Acupuncture may lower risk of poststroke dementia
Acupuncture may potentially reduce the risk of dementia in patients with nonhaemorrhagic stroke, according to a retrospective cohort study.
Researchers accessed a national health insurance research database and identified 11,220 stroke patients aged ≥50 years hospitalized between 2000 and 2004. Of the patients, half received acupuncture treatment and the other half did not.
Compared with patients who did not receive acupuncture treatment, those who did had a lower incidence of newly diagnosed dementia (34.6 vs 26.5 per 1,000 person-years). Acupuncture was associated with a 27-percent decreased incident dementia risk (hazard ratio [HR], 0.73; 95 percent CI, 0.66 to 0.80).
The protection conferred by acupuncture against dementia was significant in both sexes and every age group, as well as in groups with ischaemic stroke, with fewer medical conditions and those hospitalised after stroke.
Furthermore, stroke patients who received both acupuncture and rehabilitation showed a significantly reduced risk of poststroke dementia (HR, 0.64; 0.56 to 0.74).
Representing a major disease burden worldwide, dementia commonly occurs after a stroke, with the 1-year incidence poststroke ranging between 7.4 and 41.3 percent. Among several treatments used in rehabilitation programmes for patients with stroke, acupuncture is considered safe and well tolerated. [Lancet Neurol 2009;8:1006–18; Stroke 2010;41:e171–e179; Neuroepidemiology 2014;42:50–8]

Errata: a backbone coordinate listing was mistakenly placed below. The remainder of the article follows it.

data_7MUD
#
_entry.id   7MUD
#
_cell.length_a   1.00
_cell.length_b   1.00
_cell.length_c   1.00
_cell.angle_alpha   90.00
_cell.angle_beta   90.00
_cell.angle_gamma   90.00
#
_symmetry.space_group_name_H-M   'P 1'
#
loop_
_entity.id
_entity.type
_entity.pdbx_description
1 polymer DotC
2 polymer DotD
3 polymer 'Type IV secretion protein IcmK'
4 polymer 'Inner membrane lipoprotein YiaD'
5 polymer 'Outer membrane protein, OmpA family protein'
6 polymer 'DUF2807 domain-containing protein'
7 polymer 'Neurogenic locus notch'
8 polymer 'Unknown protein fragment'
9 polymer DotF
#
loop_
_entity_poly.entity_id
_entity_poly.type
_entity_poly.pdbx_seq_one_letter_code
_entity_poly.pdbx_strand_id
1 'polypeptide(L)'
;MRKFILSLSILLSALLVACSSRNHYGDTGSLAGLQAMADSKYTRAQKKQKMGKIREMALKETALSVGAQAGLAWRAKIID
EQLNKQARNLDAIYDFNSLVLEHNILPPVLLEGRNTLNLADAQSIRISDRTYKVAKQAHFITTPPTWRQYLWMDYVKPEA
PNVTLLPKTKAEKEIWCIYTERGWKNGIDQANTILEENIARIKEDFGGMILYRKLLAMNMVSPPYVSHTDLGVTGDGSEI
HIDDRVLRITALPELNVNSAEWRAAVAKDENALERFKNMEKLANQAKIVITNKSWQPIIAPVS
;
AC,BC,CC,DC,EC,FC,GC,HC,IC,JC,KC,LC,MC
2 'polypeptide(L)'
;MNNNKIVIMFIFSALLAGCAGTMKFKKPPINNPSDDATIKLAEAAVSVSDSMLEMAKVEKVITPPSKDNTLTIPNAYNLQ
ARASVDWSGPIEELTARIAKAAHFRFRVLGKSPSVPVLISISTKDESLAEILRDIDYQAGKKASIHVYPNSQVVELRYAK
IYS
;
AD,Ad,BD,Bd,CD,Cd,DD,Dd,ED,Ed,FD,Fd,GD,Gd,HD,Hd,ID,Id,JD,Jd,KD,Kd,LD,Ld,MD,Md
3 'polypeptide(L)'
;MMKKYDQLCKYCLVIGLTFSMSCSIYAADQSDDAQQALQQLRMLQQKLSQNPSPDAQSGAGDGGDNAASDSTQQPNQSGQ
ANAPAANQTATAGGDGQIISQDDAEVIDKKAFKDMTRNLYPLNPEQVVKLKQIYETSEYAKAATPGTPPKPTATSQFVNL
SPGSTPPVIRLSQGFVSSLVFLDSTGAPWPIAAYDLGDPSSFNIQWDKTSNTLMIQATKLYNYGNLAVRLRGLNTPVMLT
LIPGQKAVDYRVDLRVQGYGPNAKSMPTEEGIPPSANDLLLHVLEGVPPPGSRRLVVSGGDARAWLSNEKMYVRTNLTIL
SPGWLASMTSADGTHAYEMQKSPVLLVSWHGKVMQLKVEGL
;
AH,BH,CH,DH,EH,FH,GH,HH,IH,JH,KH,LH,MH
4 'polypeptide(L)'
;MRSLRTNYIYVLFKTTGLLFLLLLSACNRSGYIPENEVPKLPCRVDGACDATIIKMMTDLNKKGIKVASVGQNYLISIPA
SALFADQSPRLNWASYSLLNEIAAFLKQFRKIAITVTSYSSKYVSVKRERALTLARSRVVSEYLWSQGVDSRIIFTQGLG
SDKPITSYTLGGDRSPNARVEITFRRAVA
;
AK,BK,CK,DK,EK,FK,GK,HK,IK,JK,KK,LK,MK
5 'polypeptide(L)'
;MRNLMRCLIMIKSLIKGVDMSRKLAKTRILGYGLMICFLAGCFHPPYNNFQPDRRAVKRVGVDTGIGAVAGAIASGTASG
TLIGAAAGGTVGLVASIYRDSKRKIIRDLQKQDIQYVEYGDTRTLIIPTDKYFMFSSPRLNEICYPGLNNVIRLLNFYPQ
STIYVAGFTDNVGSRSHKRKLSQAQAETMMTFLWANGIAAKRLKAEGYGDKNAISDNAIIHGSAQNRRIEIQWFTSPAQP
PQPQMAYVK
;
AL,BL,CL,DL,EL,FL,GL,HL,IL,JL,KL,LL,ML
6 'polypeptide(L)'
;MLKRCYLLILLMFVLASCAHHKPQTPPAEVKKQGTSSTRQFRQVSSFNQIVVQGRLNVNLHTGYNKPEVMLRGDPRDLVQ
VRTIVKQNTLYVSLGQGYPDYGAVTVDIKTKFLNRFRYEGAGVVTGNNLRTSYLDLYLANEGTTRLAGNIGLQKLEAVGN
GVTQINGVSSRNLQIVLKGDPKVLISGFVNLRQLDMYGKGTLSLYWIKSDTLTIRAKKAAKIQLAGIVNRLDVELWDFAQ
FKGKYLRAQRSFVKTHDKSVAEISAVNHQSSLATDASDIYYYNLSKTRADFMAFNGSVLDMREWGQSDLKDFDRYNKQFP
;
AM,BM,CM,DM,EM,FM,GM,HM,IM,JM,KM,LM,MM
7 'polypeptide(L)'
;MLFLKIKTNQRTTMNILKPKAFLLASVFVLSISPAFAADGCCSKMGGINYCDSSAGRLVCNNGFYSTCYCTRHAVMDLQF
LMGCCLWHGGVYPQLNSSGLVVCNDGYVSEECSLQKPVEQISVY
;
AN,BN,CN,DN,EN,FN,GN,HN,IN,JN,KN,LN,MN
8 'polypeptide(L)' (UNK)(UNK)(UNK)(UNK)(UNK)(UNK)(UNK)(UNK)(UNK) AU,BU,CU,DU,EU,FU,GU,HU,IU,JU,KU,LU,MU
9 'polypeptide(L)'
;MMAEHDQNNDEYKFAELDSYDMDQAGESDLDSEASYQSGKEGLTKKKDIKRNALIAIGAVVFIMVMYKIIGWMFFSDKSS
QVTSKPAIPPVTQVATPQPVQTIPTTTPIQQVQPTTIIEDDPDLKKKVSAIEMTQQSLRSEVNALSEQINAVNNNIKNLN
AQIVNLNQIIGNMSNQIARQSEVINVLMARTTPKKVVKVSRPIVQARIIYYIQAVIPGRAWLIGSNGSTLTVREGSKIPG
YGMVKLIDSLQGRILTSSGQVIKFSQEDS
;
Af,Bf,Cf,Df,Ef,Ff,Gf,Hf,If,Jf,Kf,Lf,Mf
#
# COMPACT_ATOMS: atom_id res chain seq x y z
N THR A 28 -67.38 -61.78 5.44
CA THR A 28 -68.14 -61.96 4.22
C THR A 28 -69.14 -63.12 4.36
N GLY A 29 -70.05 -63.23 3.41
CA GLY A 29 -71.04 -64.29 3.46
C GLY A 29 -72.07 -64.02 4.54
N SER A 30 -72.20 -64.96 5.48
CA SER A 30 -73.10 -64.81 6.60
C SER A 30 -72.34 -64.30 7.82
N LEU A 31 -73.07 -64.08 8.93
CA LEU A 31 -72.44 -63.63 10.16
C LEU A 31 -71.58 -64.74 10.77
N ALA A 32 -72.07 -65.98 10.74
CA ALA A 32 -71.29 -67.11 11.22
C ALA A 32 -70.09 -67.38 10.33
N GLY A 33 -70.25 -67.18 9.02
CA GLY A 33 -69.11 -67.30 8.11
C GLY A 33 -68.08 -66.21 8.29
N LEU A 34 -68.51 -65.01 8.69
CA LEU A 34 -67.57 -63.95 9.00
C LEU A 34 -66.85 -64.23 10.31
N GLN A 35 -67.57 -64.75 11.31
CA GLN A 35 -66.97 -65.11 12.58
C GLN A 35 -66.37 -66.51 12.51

Potential mechanisms underlying the protective effect of acupuncture against dementia include (1) activation in the regions with decreased activity, as well as deactivation in the regions with increased activity for patients with mild cognitive impairment and Alzheimer’s disease, and (2) improvement in physical abilities as well as wellness indicators, such as blood pressure.